BCSE Members Prepare for NARUC Conference

The Council will continue its engagement with state utility commissioners at the upcoming National Association of Regulatory Utility Commissioners (NARUC) Annual Meeting, November 16-18 in San Francisco. The aim of these efforts is to highlight the market rules, practices, and policies that can expand the use of a wide range of clean energy technologies in states across the country.

On November 17, the BCSE is joining forces with other clean energy organizations – including the Advanced Energy Economy (AEE), CERES, Energy Storage Association (ESA), the Solar Energy Industry Association (SEIA), as well as Pacific Gas & Electric (PG&E) to host a reception for utility commissioners, commission staff, and stakeholders during the annual meeting. This event will be held at the PG&E Pacific Energy Center, which features working displays of new technologies that are making buildings smarter and more efficient.

On November 16, the Council will host a breakfast and a Roundtable discussion with Commissioners from across the US to discuss current issues facing their states and perspectives on a range of clean energy challenges and opportunities, including the California cap and trade program, EPA’s Clean Power Plan and uncertain federal clean energy tax measures. Roundtable participants will include Commissioner Catherine Sandoval, California Public Utility Commission, Commissioner Libby Jacobs, with the Iowa Utility Board, and others.

The San Francisco events follow successful BCSE events held at the NARUC meetings this summer which featured discussion on the proposed Clean Power Plan with BCSE members and key EPA officials including Janet McCabe, Acting Assistant Administrator for Air and Radiation, and Joe Goffman, Senior Counsel.

Energizing the Climate Talks in Lima, Preparing for Paris

The Council and its members are working to capitalize on the rising wave of momentum towards a new international climate change agreement by December 2015 in Paris to showcase the positive contributions that clean energy technologies can deliver.

In Washington, the BCSE continues an important dialogue with the December 2015 UN Conference host – the Embassy of France and French Climate Change Ambassador Laurence Tubiana - on ways the private sector can engage, innovate, and help implement the details of a new agreement. On October 28th the Council convened US business leaders, the French and Peruvian Embassy, as well as the EU and US governments to discuss the private sector experience at the UN Climate Summit and ways to deepen public-private partnership on the road to Paris.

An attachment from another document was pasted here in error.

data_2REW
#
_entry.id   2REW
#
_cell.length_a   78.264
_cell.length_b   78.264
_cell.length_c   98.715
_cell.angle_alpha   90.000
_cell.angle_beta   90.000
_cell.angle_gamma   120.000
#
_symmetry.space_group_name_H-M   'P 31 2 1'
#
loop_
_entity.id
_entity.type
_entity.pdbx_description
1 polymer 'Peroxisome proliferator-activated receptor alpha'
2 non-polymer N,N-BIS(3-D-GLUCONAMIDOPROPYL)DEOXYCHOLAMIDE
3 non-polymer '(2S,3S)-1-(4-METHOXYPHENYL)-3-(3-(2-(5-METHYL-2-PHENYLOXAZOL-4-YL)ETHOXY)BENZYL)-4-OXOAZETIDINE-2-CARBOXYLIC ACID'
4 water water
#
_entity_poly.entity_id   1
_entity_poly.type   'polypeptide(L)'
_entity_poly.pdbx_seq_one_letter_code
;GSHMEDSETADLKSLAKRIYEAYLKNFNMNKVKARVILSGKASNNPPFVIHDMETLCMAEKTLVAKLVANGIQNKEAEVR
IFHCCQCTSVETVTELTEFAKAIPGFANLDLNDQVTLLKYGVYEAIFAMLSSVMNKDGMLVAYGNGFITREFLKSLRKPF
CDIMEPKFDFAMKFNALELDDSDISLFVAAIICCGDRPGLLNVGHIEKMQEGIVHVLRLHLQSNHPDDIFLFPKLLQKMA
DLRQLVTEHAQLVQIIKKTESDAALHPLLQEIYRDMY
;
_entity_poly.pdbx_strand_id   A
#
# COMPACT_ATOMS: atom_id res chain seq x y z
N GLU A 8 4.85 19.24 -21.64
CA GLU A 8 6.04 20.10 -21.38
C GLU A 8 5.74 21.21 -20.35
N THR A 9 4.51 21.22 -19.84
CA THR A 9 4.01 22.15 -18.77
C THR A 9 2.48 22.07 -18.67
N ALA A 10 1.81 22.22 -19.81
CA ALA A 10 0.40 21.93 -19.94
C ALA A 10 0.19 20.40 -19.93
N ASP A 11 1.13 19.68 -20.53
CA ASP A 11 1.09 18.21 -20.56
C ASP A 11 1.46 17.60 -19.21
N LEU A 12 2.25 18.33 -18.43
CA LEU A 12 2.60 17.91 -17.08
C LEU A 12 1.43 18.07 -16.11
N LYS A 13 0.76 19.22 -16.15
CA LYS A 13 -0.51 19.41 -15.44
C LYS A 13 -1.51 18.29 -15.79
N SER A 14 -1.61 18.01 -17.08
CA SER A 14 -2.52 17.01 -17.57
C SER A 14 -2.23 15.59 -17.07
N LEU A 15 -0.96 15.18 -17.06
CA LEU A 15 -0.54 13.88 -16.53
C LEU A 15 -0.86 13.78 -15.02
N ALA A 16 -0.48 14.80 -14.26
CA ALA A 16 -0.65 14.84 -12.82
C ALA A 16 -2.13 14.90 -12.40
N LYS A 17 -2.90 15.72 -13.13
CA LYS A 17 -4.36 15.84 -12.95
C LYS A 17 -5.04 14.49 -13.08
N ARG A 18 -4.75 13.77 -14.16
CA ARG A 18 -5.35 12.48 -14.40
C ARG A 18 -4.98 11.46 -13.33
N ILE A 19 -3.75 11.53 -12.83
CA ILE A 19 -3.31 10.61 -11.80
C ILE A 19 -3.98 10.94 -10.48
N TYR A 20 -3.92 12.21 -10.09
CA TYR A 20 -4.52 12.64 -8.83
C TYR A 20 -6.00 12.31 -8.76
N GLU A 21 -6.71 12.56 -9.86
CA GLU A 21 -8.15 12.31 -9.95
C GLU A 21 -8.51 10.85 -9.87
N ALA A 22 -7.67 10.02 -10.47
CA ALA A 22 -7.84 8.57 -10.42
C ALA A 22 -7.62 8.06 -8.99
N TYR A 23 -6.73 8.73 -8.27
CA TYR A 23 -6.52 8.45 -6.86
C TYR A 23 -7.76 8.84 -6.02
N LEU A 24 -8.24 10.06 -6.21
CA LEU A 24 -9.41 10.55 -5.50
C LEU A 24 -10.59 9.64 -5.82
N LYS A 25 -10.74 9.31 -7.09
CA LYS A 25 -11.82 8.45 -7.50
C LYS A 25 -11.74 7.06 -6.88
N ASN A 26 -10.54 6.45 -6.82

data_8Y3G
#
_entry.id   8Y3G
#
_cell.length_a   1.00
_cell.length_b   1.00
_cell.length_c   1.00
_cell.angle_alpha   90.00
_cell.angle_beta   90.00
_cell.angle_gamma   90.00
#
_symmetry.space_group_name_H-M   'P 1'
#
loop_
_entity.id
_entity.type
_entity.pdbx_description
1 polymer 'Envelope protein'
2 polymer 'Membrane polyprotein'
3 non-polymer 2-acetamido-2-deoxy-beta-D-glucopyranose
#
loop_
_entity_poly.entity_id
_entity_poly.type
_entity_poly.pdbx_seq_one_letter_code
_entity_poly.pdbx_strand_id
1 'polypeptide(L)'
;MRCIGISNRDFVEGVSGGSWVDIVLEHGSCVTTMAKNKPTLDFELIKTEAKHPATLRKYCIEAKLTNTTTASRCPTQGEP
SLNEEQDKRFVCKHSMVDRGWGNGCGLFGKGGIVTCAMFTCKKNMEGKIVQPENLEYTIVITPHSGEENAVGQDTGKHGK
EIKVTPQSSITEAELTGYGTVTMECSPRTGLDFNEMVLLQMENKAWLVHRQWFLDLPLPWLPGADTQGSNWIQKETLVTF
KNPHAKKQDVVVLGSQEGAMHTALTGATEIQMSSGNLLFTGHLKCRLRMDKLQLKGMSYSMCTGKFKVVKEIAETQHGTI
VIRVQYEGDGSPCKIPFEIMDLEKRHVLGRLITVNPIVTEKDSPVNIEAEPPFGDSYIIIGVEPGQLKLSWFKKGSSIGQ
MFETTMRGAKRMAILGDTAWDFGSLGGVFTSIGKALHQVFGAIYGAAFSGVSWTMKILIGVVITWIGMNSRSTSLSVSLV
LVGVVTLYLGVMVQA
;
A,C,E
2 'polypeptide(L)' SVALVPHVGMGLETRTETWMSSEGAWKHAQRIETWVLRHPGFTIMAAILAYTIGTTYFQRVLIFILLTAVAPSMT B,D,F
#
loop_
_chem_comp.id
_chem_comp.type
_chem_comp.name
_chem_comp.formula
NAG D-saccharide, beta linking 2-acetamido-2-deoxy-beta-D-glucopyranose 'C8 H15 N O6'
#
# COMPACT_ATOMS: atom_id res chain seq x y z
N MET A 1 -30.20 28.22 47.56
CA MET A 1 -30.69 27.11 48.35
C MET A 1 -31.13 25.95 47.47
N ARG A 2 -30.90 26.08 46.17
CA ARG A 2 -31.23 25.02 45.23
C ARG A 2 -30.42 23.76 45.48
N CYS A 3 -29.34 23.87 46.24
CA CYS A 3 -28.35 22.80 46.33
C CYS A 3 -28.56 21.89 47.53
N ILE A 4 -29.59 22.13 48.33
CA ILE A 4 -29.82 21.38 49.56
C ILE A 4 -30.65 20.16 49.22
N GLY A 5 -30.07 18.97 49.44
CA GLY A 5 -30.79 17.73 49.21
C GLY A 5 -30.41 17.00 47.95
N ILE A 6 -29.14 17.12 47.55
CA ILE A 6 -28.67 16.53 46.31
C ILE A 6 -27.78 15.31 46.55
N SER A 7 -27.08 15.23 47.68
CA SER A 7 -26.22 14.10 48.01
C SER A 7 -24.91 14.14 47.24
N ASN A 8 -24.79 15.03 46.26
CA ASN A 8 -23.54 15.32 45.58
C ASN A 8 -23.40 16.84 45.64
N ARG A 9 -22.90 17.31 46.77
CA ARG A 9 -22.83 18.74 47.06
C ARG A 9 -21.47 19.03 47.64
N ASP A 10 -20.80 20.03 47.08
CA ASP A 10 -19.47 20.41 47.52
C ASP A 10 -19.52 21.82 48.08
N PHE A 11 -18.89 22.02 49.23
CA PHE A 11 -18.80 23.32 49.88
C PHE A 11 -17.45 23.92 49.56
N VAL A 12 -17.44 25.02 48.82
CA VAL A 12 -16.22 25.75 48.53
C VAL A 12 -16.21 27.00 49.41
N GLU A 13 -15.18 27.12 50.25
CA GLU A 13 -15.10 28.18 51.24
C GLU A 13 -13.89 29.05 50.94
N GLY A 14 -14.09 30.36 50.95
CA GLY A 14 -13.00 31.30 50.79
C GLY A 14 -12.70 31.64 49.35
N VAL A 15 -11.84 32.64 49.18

In Lima, the Council will be leading a delegation to the 20th Conference of the Parties to the United Nations Framework Convention (COP20, UNFCCC) from December 1st-12th. The Council will host events that examine the opportunities that the urban built environment provides for significant energy efficiency savings; how the low-cost of clean energy technologies is changing the energy landscape in many countries; and how the co-benefits of mitigation and resilience can be realized in our energy, building and transportation infrastructure.

World Leaders, CEOS at New York Climate Summit

In late September, private sector executives and world leaders, including President Barack Obama gathered for the Secretary General’s UN Climate Summit in New York City. Executives from BCSE members Alstom, Ingersoll Rand, Johnson Controls and Jupiter Oxygen Corporation offered the following comments in advance of their participation in the Summit; and the Council outlined the importance of global leadership on climate to advance deployment of clean energy solutions.

Now following the Summit, as countries are preparing their contributions to a new climate change agreement, the Council is working with governments to:

  • Deliver policy and financing commitments by governments on the road towards COP21 in Paris.
  • Continue active dialogue and partnership with the private sector. The private sector offers a wealth of leadership and innovation that needs to be more formally brought into the process.
  • Recognize market-based mechanisms and a price on carbon as part of the solution. The use of market-based mechanisms and the pricing of carbon need to be recognized and supported in a new climate agreement. Their use will allow for cost-effective clean energy mitigation and adaptation solutions to be more broadly deployed.
  • Design domestic policies that prioritize clean energy and energy efficiency. Setting these priorities will create market signals that will drive large-scale investments into clean energy sectors. Although these technology solutions are commercially-available, investment has been on the sidelines. The creation of the enabling environments that offer safe, secure investment opportunities is critical.

BCSE Views on US Energy Infrastructure

The long-term strength, flexibility, and resilience of the US energy system requires investment in US energy infrastructure. This was a guiding principle that helped shape the BCSE’s submission to the US Department of Energy’s Quadrennial Energy Review (QER) this fall.

As the US energy transformation continues towards greater use of low-carbon resources and more efficient energy production and consumption, the integration of these technologies requires new grid functionality and energy infrastructure planning and investment. The optimization of these existing assets will be essential to ensure the delivery of clean, reliable, and affordable energy to families and businesses.

With significant input from BCSE members and partners, the Council’s comments include industry specific recommendations and also areas where the government can maximize and leverage its positive impact on the US transmission and distribution infrastructure with a multi-stakeholder approach, in partnership with the private sector.

Read the Council’s full comments here. Next up - Phase II of QER will take a look at power generation and energy efficiency.